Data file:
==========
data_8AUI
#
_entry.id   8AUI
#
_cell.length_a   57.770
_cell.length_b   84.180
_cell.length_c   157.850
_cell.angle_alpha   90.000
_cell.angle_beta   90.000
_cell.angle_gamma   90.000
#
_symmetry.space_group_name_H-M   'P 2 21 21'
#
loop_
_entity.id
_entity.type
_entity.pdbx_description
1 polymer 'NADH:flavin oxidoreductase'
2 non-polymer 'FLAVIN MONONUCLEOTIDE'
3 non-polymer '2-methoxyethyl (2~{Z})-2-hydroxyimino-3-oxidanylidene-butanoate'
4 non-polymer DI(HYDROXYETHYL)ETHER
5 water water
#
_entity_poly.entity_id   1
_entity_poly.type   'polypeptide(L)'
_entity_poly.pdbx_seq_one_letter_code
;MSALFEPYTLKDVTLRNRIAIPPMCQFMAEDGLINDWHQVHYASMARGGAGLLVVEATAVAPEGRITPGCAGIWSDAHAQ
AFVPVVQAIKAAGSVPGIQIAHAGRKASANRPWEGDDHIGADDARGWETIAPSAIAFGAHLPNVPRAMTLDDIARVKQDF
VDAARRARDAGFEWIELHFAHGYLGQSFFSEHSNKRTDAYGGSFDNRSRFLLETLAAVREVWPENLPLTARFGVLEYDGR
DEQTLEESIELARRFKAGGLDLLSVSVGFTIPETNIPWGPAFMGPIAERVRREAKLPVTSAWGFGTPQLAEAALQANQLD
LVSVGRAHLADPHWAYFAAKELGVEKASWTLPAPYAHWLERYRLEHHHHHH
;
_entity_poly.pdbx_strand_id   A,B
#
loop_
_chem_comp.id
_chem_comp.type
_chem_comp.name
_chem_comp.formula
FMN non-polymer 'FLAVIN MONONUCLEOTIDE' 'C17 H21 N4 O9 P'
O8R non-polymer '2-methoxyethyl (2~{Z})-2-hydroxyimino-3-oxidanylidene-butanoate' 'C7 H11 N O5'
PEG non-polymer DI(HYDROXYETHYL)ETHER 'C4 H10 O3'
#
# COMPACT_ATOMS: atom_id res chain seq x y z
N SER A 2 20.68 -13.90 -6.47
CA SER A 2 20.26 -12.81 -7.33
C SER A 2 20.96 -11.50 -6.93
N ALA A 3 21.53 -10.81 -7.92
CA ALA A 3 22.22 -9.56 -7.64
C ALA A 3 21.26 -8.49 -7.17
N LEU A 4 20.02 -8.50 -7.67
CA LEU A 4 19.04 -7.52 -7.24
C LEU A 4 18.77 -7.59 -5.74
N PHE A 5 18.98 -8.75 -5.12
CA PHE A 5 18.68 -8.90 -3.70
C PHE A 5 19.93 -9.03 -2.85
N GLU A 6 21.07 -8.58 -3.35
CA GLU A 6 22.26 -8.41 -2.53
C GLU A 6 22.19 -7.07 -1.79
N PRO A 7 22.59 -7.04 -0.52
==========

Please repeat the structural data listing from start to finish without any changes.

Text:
data_8AUI
#
_entry.id   8AUI
#
_cell.length_a   57.770
_cell.length_b   84.180
_cell.length_c   157.850
_cell.angle_alpha   90.000
_cell.angle_beta   90.000
_cell.angle_gamma   90.000
#
_symmetry.space_group_name_H-M   'P 2 21 21'
#
loop_
_entity.id
_entity.type
_entity.pdbx_description
1 polymer 'NADH:flavin oxidoreductase'
2 non-polymer 'FLAVIN MONONUCLEOTIDE'
3 non-polymer '2-methoxyethyl (2~{Z})-2-hydroxyimino-3-oxidanylidene-butanoate'
4 non-polymer DI(HYDROXYETHYL)ETHER
5 water water
#
_entity_poly.entity_id   1
_entity_poly.type   'polypeptide(L)'
_entity_poly.pdbx_seq_one_letter_code
;MSALFEPYTLKDVTLRNRIAIPPMCQFMAEDGLINDWHQVHYASMARGGAGLLVVEATAVAPEGRITPGCAGIWSDAHAQ
AFVPVVQAIKAAGSVPGIQIAHAGRKASANRPWEGDDHIGADDARGWETIAPSAIAFGAHLPNVPRAMTLDDIARVKQDF
VDAARRARDAGFEWIELHFAHGYLGQSFFSEHSNKRTDAYGGSFDNRSRFLLETLAAVREVWPENLPLTARFGVLEYDGR
DEQTLEESIELARRFKAGGLDLLSVSVGFTIPETNIPWGPAFMGPIAERVRREAKLPVTSAWGFGTPQLAEAALQANQLD
LVSVGRAHLADPHWAYFAAKELGVEKASWTLPAPYAHWLERYRLEHHHHHH
;
_entity_poly.pdbx_strand_id   A,B
#
loop_
_chem_comp.id
_chem_comp.type
_chem_comp.name
_chem_comp.formula
FMN non-polymer 'FLAVIN MONONUCLEOTIDE' 'C17 H21 N4 O9 P'
O8R non-polymer '2-methoxyethyl (2~{Z})-2-hydroxyimino-3-oxidanylidene-butanoate' 'C7 H11 N O5'
PEG non-polymer DI(HYDROXYETHYL)ETHER 'C4 H10 O3'
#
# COMPACT_ATOMS: atom_id res chain seq x y z
N SER A 2 20.68 -13.90 -6.47
CA SER A 2 20.26 -12.81 -7.33
C SER A 2 20.96 -11.50 -6.93
N ALA A 3 21.53 -10.81 -7.92
CA ALA A 3 22.22 -9.56 -7.64
C ALA A 3 21.26 -8.49 -7.17
N LEU A 4 20.02 -8.50 -7.67
CA LEU A 4 19.04 -7.52 -7.24
C LEU A 4 18.77 -7.59 -5.74
N PHE A 5 18.98 -8.75 -5.12
CA PHE A 5 18.68 -8.90 -3.70
C PHE A 5 19.93 -9.03 -2.85
N GLU A 6 21.07 -8.58 -3.35
CA GLU A 6 22.26 -8.41 -2.53
C GLU A 6 22.19 -7.07 -1.79
N PRO A 7 22.59 -7.04 -0.52